Organizations' tech spending soared this year as employers tried new approaches to enhance the remote work environment
After taking a nosedive in 2020, employers’ budgets for HR technology recovered remarkably this year.
HR tech spending increased 57% in 2021, according to the 2021-2022 HR Systems Survey by Sapient Insights Research Group in Atlanta. Furthermore, an average of 16 HR systems were utilized by most organizations this year, up from 10 systems in 2020 and nine in 2019. The data was collected across 2,100 various-sized organizations and from multiple industries in 52 countries during the summer.
“We saw a pullback in spending when the pandemic hit in 2020, and some tech implementation was delayed, leading to an uptick this year,” said Stacey Harris, chief research officer and managing partner at Sapient Insights Research Group. “In addition, COVID-19 has broadened the scope of what is considered HR technology. It was narrowly seen as applications to hire, pay or develop someone, and now there is increased attention paid to communication tools, for example.”
Employers also ramped up their applicant tracking system as most companies increased their budget for recruiting solutions, especially during the Great Resignation. According to Madeline Laurano, founder of Aptitude Research, a Boston-based analyst and advisory firm, “Spending on TA [talent acquisition] tech had been on the rise previously, but during the pandemic, 62% of companies increased their investment.”
She added that she expects this trend to continue in 2022 after employers had 2020 to reconsider their technology options, and 2021 to increase hiring using new systems.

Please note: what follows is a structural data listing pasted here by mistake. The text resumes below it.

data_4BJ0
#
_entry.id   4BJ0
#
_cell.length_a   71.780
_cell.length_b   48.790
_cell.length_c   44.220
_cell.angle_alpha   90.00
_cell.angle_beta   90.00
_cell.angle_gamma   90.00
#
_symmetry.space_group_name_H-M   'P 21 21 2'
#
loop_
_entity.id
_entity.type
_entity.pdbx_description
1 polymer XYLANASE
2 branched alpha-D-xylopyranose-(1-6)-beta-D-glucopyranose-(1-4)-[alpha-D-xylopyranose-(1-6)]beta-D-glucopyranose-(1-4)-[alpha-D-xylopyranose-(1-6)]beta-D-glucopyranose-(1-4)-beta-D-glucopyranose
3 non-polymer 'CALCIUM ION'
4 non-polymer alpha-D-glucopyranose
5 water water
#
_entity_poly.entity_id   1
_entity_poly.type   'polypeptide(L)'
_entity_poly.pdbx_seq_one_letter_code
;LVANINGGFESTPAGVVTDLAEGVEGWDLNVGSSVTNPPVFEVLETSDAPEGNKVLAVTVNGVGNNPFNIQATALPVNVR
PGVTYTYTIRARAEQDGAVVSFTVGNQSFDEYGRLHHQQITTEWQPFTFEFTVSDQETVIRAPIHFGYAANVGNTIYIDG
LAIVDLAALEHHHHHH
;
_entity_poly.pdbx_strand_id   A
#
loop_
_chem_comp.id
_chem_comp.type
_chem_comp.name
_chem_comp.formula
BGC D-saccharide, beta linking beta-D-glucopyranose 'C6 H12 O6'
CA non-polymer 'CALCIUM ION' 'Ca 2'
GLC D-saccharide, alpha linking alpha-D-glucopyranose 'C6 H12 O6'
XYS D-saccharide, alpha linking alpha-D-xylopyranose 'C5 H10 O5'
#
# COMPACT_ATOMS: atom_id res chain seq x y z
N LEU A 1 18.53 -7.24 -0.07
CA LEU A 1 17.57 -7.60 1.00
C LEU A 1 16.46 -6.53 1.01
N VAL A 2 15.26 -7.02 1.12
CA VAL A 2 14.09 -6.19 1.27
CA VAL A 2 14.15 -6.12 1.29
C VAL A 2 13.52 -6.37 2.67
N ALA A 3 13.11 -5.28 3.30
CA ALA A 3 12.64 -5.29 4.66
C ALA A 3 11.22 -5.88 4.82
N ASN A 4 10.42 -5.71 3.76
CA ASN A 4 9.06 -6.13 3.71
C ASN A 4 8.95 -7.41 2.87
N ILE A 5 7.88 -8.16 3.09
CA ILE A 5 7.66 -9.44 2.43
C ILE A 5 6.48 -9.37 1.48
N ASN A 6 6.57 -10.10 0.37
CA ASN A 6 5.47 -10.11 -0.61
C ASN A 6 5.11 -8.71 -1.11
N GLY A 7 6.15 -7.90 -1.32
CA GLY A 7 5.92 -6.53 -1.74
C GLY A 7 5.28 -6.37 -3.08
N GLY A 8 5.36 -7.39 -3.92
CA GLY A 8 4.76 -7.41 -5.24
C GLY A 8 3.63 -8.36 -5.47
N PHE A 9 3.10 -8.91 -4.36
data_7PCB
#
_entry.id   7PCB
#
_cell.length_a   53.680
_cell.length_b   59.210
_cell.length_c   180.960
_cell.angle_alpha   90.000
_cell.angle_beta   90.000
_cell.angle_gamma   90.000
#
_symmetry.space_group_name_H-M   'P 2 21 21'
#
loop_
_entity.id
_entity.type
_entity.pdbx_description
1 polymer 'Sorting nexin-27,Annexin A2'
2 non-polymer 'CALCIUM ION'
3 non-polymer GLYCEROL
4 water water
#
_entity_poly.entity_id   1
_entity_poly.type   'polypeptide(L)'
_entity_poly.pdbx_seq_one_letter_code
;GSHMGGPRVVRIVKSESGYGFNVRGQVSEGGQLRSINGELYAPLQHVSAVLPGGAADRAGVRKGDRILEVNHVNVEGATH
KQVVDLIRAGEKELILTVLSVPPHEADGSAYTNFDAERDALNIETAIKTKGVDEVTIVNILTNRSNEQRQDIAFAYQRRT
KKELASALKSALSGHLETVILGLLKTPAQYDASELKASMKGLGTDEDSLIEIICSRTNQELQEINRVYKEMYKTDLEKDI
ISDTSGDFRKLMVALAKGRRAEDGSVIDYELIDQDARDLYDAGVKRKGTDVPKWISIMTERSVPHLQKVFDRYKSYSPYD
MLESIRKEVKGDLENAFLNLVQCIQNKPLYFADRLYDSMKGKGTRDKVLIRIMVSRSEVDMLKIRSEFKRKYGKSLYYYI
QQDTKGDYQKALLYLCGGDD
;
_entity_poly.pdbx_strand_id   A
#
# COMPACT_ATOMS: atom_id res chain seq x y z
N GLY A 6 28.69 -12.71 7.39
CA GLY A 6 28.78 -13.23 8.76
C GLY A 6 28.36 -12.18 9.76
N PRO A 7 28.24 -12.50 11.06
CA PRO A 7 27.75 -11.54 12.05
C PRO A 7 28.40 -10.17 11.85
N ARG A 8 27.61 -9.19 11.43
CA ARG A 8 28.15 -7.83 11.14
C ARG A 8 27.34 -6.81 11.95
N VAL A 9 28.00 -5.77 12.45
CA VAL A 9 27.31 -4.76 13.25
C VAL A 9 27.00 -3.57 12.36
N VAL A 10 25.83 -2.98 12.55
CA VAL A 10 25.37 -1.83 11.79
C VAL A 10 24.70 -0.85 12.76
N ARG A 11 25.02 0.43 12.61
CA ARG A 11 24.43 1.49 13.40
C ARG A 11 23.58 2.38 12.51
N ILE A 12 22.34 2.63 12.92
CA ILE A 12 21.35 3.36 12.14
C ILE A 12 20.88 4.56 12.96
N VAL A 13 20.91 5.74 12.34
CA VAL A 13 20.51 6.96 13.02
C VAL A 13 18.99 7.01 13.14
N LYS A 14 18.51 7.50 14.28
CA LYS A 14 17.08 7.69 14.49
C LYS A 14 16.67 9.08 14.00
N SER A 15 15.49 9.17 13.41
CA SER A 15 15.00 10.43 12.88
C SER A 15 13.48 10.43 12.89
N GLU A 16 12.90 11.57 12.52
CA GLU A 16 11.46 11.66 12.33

The huge shift in spending marked the turn from the regular upscale HR staples of human resource management systems (HRMS) and payroll modules to learning and recruiting platforms, artificial intelligence (AI), machine learning and robotic process automation software utilized in talent management.
“Remote work was a game-changer,” Laurano said. “Spending on video interviewing was actually going down a little bit before the pandemic, and then that spiked over the last two years.”
Adding conversational AI such as chatbots has continually drawn interest and become an invaluable part of the talent acquisition tech strategies. After all, the use of AI lessens the time spent on the scheduling of calls or responding to candidate queries. “This dramatic growth in the number of HR systems in the workplace is most recently being driven by employers' need to support a virtual workforce and adopt employee tracking solutions required for contact tracing or health and wellness,” Harris said.
HR tech vendors are predicted to close 2021 with almost $17 billion in investments, more than triple the $5 billion record of 2019.
George LaRocque, workplace technology analyst, advisor and founder of WorkTech by LaRocque LLC, said that the surge was “the perfect storm” that began from an already promising market, a curbed demand from 2020, reasonable capital and a global pandemic that ultimately changed the workplace dynamics.
He foresees 2022 as a banner year for investments in the top HR categories: learning and development, payroll and job boards. “Employers are also grasping at ways to feel more connected,” LaRocque told SHRM. “Solutions dealing with collaboration and team building are clunky right now. That capability will evolve and drive more investment. Interest in mental health and wellness has been booming, for good reason, and I expect to see more of that.”